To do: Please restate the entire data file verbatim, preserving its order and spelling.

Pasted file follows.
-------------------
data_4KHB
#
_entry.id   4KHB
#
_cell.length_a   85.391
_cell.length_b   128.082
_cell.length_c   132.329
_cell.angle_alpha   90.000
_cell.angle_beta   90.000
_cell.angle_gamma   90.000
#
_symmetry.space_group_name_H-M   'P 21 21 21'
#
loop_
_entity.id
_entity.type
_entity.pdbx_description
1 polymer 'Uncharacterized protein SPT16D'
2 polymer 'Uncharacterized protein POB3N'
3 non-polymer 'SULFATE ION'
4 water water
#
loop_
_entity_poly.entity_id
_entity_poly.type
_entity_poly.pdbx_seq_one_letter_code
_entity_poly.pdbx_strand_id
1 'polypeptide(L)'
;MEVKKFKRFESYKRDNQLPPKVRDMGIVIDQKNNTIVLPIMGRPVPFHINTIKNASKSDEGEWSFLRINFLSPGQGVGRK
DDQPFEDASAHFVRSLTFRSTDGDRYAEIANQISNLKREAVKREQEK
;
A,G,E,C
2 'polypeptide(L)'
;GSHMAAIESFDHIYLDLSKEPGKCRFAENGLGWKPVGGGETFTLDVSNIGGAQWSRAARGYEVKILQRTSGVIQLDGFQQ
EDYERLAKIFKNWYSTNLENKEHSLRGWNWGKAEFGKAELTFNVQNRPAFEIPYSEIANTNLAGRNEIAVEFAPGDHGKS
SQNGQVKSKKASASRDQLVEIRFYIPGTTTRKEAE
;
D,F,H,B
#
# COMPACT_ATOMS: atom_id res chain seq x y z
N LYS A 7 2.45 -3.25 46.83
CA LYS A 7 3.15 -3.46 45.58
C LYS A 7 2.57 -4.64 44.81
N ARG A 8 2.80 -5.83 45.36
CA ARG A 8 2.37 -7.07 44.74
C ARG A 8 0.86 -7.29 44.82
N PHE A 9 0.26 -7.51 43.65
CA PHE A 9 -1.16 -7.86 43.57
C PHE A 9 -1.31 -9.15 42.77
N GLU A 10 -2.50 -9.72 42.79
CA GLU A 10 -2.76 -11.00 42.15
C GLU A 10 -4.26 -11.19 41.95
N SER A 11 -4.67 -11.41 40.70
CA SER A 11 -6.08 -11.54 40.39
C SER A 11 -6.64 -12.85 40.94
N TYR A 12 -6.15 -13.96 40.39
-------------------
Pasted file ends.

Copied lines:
data_4KHB
#
_entry.id   4KHB
#
_cell.length_a   85.391
_cell.length_b   128.082
_cell.length_c   132.329
_cell.angle_alpha   90.000
_cell.angle_beta   90.000
_cell.angle_gamma   90.000
#
_symmetry.space_group_name_H-M   'P 21 21 21'
#
loop_
_entity.id
_entity.type
_entity.pdbx_description
1 polymer 'Uncharacterized protein SPT16D'
2 polymer 'Uncharacterized protein POB3N'
3 non-polymer 'SULFATE ION'
4 water water
#
loop_
_entity_poly.entity_id
_entity_poly.type
_entity_poly.pdbx_seq_one_letter_code
_entity_poly.pdbx_strand_id
1 'polypeptide(L)'
;MEVKKFKRFESYKRDNQLPPKVRDMGIVIDQKNNTIVLPIMGRPVPFHINTIKNASKSDEGEWSFLRINFLSPGQGVGRK
DDQPFEDASAHFVRSLTFRSTDGDRYAEIANQISNLKREAVKREQEK
;
A,G,E,C
2 'polypeptide(L)'
;GSHMAAIESFDHIYLDLSKEPGKCRFAENGLGWKPVGGGETFTLDVSNIGGAQWSRAARGYEVKILQRTSGVIQLDGFQQ
EDYERLAKIFKNWYSTNLENKEHSLRGWNWGKAEFGKAELTFNVQNRPAFEIPYSEIANTNLAGRNEIAVEFAPGDHGKS
SQNGQVKSKKASASRDQLVEIRFYIPGTTTRKEAE
;
D,F,H,B
#
# COMPACT_ATOMS: atom_id res chain seq x y z
N LYS A 7 2.45 -3.25 46.83
CA LYS A 7 3.15 -3.46 45.58
C LYS A 7 2.57 -4.64 44.81
N ARG A 8 2.80 -5.83 45.36
CA ARG A 8 2.37 -7.07 44.74
C ARG A 8 0.86 -7.29 44.82
N PHE A 9 0.26 -7.51 43.65
CA PHE A 9 -1.16 -7.86 43.57
C PHE A 9 -1.31 -9.15 42.77
N GLU A 10 -2.50 -9.72 42.79
CA GLU A 10 -2.76 -11.00 42.15
C GLU A 10 -4.26 -11.19 41.95
N SER A 11 -4.67 -11.41 40.70
CA SER A 11 -6.08 -11.54 40.39
C SER A 11 -6.64 -12.85 40.94
N TYR A 12 -6.15 -13.96 40.39